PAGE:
cally opening and closing said ?rst switching 75
2,128,578
4
nals, an auxiliary signaling connection, normal
means and in the same rhythm closing and open
ing said second switching means, a non-inter
ly closed switching means and normally ener
ference magnet connected across the conductors
intermediate the ?rst and second switching
means associated with each terminal respective
ly, and means controlled by said magnet and
across said terminals, a normally open switch
ing means between a point of said series con
upon deenergization of the magnet retaining
said ?rst switching means in closed position
said initiating means and said normally closed
during operation of said second switching means.
Li. A signal transmitter comprising two ter
10 minals, an auxiliary signaling connection, nor
mally closed switching means and non-interfer
ence means in series across said terminals, a nor
mally open switching means between said nor
mally closed switching means and said connec
15 tion, and signal initiating means for rhythmi
cally opening and closing said ?rst switching
means and in the same rhythm closing and open
ing said second switching means, said non-inter
ference means retaining said normally closed
20 switching means in closed position when deen
ergized.
5. A signal transmitter comprising two ter
minals, an auxiliary signaling connection, nor
mally closed and normally open switching means
25 connected in succession intermediate said con
nection and each terminal respectively, signal
initiating means for rhythmically opening and
closing said ?rst switching means and in the
same rhythm closing and opening respectively
80 said second switching means, said second switch
ing means being closed subsequently to the open
ing of said ?rst switching means and opened
prior to the closing of said ?rst switching means,
normally open shunting contacts in parallel with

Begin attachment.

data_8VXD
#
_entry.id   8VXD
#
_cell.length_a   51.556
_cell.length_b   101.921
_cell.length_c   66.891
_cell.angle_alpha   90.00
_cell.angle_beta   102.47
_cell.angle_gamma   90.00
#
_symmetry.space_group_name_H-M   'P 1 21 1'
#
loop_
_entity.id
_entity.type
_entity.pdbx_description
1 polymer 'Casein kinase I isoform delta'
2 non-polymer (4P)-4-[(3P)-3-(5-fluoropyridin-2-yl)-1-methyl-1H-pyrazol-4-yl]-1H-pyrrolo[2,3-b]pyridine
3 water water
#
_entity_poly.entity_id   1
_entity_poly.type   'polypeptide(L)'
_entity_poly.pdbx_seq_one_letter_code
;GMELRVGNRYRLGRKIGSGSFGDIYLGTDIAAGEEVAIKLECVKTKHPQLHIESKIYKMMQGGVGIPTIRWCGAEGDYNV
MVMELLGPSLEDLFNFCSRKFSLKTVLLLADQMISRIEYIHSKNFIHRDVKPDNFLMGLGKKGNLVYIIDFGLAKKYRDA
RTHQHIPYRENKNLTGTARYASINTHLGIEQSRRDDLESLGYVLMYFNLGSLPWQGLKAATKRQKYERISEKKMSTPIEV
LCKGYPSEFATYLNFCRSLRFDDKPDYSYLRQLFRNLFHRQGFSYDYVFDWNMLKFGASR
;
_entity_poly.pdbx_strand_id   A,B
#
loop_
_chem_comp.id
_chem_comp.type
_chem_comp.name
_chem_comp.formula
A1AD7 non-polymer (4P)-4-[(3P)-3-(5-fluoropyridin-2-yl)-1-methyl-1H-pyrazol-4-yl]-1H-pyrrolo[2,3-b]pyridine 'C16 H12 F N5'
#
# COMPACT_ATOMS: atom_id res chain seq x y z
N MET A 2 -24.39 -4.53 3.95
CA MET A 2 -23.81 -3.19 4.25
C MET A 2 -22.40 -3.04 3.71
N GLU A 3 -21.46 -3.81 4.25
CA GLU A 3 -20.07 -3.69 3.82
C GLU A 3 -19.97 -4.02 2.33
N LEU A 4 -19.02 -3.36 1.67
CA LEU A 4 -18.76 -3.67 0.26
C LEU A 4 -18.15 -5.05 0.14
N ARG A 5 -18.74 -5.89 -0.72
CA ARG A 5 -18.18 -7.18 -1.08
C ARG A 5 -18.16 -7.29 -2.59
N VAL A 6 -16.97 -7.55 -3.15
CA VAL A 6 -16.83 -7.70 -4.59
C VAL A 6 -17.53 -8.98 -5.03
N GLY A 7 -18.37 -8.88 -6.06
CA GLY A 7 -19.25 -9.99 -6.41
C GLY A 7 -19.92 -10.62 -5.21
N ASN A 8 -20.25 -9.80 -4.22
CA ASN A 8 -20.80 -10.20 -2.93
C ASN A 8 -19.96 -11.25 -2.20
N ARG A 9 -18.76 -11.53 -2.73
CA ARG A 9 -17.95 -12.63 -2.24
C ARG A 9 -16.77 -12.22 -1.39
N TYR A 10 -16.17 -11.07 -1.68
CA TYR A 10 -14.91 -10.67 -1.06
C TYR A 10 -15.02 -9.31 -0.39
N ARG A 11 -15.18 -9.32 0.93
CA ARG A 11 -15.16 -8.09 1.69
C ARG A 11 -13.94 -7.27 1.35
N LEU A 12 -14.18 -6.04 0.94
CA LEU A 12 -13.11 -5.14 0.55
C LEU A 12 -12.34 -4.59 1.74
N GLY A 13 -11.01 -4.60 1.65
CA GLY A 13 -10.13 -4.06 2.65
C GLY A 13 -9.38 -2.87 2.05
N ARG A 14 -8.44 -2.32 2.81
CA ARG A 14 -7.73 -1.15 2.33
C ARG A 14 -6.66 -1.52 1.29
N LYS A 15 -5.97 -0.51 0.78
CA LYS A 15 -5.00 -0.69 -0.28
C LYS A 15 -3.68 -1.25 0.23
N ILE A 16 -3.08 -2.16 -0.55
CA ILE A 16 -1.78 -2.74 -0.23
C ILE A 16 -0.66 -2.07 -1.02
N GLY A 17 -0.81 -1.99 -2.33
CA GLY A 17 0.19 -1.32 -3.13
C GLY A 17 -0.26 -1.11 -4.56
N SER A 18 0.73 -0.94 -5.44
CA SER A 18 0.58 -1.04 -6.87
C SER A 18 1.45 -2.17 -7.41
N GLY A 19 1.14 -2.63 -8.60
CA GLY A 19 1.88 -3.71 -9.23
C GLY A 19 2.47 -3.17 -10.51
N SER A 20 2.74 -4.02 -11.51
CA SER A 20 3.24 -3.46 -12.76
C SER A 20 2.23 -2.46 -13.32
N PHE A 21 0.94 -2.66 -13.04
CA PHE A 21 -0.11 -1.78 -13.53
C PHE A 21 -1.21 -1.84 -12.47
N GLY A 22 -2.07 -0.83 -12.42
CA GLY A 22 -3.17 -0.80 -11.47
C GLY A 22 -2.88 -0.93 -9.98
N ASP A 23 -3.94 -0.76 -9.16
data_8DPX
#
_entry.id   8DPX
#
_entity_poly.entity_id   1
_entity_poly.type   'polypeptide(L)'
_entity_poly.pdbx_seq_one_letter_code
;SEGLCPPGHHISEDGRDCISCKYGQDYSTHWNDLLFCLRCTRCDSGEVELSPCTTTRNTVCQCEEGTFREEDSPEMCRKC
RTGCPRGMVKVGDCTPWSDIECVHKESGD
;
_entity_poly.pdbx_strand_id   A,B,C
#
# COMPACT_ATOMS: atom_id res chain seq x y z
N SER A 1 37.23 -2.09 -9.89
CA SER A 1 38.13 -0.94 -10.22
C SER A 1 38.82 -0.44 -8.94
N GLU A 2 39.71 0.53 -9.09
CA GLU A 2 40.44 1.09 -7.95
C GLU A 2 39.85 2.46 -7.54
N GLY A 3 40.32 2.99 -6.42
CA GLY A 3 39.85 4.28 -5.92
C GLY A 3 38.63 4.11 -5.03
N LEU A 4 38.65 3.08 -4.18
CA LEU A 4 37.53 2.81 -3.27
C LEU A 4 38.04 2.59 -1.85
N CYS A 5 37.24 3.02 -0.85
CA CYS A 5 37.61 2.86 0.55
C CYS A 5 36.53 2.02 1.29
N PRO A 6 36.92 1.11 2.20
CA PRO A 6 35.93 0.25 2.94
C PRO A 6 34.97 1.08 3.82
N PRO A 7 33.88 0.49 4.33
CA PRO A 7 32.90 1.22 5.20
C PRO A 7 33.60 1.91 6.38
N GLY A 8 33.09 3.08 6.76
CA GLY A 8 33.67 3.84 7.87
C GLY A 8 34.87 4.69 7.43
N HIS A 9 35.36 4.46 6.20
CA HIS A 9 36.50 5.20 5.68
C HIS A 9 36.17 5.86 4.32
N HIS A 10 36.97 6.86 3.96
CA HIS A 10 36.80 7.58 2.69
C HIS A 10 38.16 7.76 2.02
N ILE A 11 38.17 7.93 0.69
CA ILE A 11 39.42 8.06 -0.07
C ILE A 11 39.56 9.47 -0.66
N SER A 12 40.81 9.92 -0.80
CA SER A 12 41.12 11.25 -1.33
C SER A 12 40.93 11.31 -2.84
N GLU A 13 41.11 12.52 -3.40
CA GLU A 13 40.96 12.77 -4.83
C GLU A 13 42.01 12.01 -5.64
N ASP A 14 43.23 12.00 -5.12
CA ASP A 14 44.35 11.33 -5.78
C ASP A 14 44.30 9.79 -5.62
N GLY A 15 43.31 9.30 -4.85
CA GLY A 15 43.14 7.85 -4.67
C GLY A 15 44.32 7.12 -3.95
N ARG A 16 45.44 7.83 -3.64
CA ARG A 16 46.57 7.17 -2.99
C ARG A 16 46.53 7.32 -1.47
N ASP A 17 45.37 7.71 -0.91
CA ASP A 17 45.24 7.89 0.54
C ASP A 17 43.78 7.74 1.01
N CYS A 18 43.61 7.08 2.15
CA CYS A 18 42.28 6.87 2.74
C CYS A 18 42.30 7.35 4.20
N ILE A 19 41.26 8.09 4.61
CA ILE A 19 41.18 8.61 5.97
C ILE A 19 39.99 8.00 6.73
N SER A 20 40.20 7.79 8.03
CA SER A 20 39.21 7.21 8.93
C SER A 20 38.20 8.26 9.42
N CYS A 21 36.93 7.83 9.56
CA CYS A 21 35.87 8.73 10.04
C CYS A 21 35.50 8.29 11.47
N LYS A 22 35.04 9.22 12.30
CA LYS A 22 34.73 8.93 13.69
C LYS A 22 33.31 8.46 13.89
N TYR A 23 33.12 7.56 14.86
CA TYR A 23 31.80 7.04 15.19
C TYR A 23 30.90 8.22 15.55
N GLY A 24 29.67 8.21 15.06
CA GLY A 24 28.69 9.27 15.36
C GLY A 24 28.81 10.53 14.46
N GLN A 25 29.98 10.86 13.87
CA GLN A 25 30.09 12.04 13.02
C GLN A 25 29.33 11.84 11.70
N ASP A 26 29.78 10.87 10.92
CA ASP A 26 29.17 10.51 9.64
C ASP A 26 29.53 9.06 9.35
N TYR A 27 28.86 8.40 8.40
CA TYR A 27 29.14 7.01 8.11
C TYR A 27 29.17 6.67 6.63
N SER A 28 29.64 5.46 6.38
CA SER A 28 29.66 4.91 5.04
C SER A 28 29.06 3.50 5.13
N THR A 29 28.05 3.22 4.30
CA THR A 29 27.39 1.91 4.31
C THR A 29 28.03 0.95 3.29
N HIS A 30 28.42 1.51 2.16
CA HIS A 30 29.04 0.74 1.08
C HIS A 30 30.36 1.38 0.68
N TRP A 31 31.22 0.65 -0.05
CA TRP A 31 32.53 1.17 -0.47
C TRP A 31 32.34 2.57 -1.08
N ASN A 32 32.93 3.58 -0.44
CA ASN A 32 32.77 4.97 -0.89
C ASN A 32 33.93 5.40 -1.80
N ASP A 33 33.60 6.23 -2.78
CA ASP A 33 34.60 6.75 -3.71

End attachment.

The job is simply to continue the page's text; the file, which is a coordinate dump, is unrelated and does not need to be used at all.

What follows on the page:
said ?rst switching means, current responsive
actuating means connected between said termi
nals in series with said normally closed switch
ing means and means controlled by said actuat
ing means for closing said shunting contacts as
40 long as the current in said actuating means re
mains within a predetermined range.
6. A signal transmitter comprising two termi
gized non-interference means connected in series
nection and said auxiliary connection, signal
initiating means, actuating means intermediate
switching means for rhythmically opening and
closing said normally closed switching means in 10
response to said signal initiating means, a sec
ond actuating means intermediate said ?rst
actuating means and said normally open switch
ing means for closing and opening said second
switching means in the same rhythm, said non
15
interference means when deenergized arresting
said second actuating means for retaining said
normally closed switching means in closed posi
tion.
7. A signal transmitter comprising two ter 20
minals, an auxiliary signaling connection, nor
mally closed switching means having contacts
connected between said terminals, normally open
switching means connected between said aux
iliary connection and said terminals, signal 25
initiating means for rhythmically opening and
closing said ?rst switching means and closing
and opening respectively said second switching
means, said second switching means being closed
subsequently to the’ opening of said ?rst switch 30
ing means, and opened prior to the closing of
said ?rst switching means, means for controlling
the effectiveness of said ?rst switching means,
and means responsive to the amount of current
?owing therethrough for actuating said control 35
means and connected to said terminals in series
with said normally closed switching means, said
control means maintaining a current path across
said contacts so long as the current in said actu
ating means remains within a predetermined 40
range.
FRANK R. BRIDGES.